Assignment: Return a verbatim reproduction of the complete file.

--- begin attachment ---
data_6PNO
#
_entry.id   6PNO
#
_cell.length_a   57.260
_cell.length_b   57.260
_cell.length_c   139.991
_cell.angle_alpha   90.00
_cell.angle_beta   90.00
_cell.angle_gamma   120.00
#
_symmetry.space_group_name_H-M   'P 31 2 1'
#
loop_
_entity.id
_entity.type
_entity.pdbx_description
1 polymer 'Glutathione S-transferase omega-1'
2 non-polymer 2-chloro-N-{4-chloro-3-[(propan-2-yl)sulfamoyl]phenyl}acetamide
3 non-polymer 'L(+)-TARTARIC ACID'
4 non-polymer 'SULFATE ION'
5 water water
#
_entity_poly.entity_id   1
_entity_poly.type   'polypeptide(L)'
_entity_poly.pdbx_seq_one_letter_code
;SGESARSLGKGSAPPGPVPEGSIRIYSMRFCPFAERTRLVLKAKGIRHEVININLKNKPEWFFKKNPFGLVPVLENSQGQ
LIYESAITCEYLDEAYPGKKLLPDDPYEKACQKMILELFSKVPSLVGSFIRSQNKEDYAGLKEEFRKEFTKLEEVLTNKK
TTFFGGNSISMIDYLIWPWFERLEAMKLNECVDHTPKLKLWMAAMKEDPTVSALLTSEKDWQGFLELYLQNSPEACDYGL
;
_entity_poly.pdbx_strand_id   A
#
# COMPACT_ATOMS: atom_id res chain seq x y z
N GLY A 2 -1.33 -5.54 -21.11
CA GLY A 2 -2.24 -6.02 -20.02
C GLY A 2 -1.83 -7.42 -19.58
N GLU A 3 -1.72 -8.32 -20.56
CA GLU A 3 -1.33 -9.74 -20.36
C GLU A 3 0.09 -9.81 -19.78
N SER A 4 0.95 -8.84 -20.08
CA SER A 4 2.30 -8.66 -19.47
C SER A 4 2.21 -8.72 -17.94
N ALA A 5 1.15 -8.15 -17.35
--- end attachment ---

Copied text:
data_6PNO
#
_entry.id   6PNO
#
_cell.length_a   57.260
_cell.length_b   57.260
_cell.length_c   139.991
_cell.angle_alpha   90.00
_cell.angle_beta   90.00
_cell.angle_gamma   120.00
#
_symmetry.space_group_name_H-M   'P 31 2 1'
#
loop_
_entity.id
_entity.type
_entity.pdbx_description
1 polymer 'Glutathione S-transferase omega-1'
2 non-polymer 2-chloro-N-{4-chloro-3-[(propan-2-yl)sulfamoyl]phenyl}acetamide
3 non-polymer 'L(+)-TARTARIC ACID'
4 non-polymer 'SULFATE ION'
5 water water
#
_entity_poly.entity_id   1
_entity_poly.type   'polypeptide(L)'
_entity_poly.pdbx_seq_one_letter_code
;SGESARSLGKGSAPPGPVPEGSIRIYSMRFCPFAERTRLVLKAKGIRHEVININLKNKPEWFFKKNPFGLVPVLENSQGQ
LIYESAITCEYLDEAYPGKKLLPDDPYEKACQKMILELFSKVPSLVGSFIRSQNKEDYAGLKEEFRKEFTKLEEVLTNKK
TTFFGGNSISMIDYLIWPWFERLEAMKLNECVDHTPKLKLWMAAMKEDPTVSALLTSEKDWQGFLELYLQNSPEACDYGL
;
_entity_poly.pdbx_strand_id   A
#
# COMPACT_ATOMS: atom_id res chain seq x y z
N GLY A 2 -1.33 -5.54 -21.11
CA GLY A 2 -2.24 -6.02 -20.02
C GLY A 2 -1.83 -7.42 -19.58
N GLU A 3 -1.72 -8.32 -20.56
CA GLU A 3 -1.33 -9.74 -20.36
C GLU A 3 0.09 -9.81 -19.78
N SER A 4 0.95 -8.84 -20.08
CA SER A 4 2.30 -8.66 -19.47
C SER A 4 2.21 -8.72 -17.94
N ALA A 5 1.15 -8.15 -17.35